Aleut


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Aleut

(əlo͞ot`, ăl`ēo͞ot'), native inhabitant of the Aleutian Islands and W Alaska. Like the EskimoEskimo
, a general term used to refer to a number of groups inhabiting the coastline from the Bering Sea to Greenland and the Chukchi Peninsula in NE Siberia. A number of distinct groups, based on differences in patterns of resource exploitation, are commonly identified,
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, the Aleuts are racially similar to Siberian peoples. Their language is a member of the Eskimo-AleutEskimo-Aleut,
family of Native American languages consisting of Aleut (spoken on the Aleutian Islands and the Kodiak Peninsula) and Eskimo or Inuktitut (spoken in Alaska, Canada, Greenland, and Siberia).
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 family. When they were first noted by Vitus Jonassen Bering in 1741, their estimated population was between 20,000 and 25,000. Because of their skill in hunting sea mammals, the Aleuts were exploited by Russian fur traders throughout the coastal waters of the Gulf of Alaska, sometimes as far south as California. The ruthless policies of the traders and conflict with the fierce mainland natives reduced their population by the end of the 18th cent. to one tenth its former size. However, by 1990 their numbers had increased to almost 24,000 in the United States. They continue to live in relative isolation; most are members of the Russian Orthodox Church.

Bibliography

See V. I. Jochelson, The History, Ethnology and Anthropology of the Aleut (1933, repr. 1966); R. Ackerman, Ethnohistory in Southwestern Alaska and the Southern Yukon (1970); W. S. Laughlin, Aleuts (1981).

References in periodicals archive ?
The zookeepers allowed bear mother Vera and her newborns Gregor and Aleut some rest before presenting the cuddly cubs to the visitors at the southern German zoo.
With Japan's forcible resettlement of the surviving native Aleuts from Attu to Hokkaido for the remainder of the war, Alaska Natives quickly recognized that they too faced grave danger, and the crucible of war would help to tighten the bond between Alaska's indigenous peoples and the rapidly expanding modern state, which mobilized for war by building new airstrips, surging manpower, and cutting the Alaska Highway across 1,400 miles of northern wilderness in 1942.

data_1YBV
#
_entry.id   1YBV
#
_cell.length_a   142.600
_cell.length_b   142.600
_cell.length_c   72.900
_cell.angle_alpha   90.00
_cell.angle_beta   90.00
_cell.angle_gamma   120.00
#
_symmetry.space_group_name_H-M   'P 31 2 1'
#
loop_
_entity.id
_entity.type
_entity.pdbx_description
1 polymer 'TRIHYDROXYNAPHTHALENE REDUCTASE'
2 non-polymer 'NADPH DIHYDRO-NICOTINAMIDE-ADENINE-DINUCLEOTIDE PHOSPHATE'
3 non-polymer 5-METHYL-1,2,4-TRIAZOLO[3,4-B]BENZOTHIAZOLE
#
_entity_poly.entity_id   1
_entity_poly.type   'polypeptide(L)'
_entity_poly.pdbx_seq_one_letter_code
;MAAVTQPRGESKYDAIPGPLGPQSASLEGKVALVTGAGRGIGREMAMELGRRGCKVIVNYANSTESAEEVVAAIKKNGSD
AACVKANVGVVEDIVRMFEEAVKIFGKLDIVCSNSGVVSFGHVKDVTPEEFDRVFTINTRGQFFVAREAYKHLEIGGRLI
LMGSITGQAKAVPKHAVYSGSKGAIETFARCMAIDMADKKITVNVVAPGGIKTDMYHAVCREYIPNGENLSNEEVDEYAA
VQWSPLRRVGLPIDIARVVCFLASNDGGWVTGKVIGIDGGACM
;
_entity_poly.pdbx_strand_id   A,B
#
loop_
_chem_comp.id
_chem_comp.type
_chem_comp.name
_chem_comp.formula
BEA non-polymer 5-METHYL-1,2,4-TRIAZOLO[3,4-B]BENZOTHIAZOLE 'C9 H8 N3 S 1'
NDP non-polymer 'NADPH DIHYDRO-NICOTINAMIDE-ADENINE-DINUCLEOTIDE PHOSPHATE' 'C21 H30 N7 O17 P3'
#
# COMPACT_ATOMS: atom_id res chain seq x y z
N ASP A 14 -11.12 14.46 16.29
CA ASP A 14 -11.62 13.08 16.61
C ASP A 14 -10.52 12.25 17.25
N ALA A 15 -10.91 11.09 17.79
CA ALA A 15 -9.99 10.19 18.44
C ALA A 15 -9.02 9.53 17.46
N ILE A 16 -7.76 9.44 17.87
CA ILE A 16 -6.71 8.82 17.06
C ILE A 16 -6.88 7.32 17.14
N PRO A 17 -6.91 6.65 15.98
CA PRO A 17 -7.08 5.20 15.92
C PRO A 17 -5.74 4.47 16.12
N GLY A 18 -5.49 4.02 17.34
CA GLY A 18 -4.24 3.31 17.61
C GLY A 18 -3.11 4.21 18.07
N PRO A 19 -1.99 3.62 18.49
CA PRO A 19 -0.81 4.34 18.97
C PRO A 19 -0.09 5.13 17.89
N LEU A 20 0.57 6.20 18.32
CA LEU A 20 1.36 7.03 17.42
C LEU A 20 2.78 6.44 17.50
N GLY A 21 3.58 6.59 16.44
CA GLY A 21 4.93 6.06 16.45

As in the case of Bartleby, the Aleut woman is a case of unreadability by narrative impoverishment.
This condition has deep historical roots; the ancient Aleut name for Pacific cod translates literally into "the fish that stops" because this species periodically disappears (Black, 1981), a situation that occurred, according to traditional Aleut knowledge, at least once in the mid-19th century, and again in approximately 1942.
As one of seven businesses developed out of the Aleut family of companies, Aleut Management Services is one of the premier suppliers of operational, maintenance, engineering and information technology services to Federal and State Government clients.
Some specific essays consider lessons learned from salmon culturing, role of salmon in supporting indigenous Aleut communities, indigenous perspectives on sustainable use of resources, Columbia River tribal fisheries, and salmon and global capitalism.
It's one of the dew works to analyze and illustrate Aleut art and artifacts, weaving a cultural history with fresh insights on Aleutian heritage and adding new rare photos and analysis of contemporary Aleut artists and prehistory.
Justine Gunderson, administrator for the tribal council in the Aleut village of Nelson Lagoon to USA Today about Alaska's Eskimo and Indian villages refusing free heating oil from Venezuela, on the patriotic principle that no foreigner has the right to call their president "the devil.
There is a longing in her voice, not just for herself but also for the survival of her whole Aleut tribe.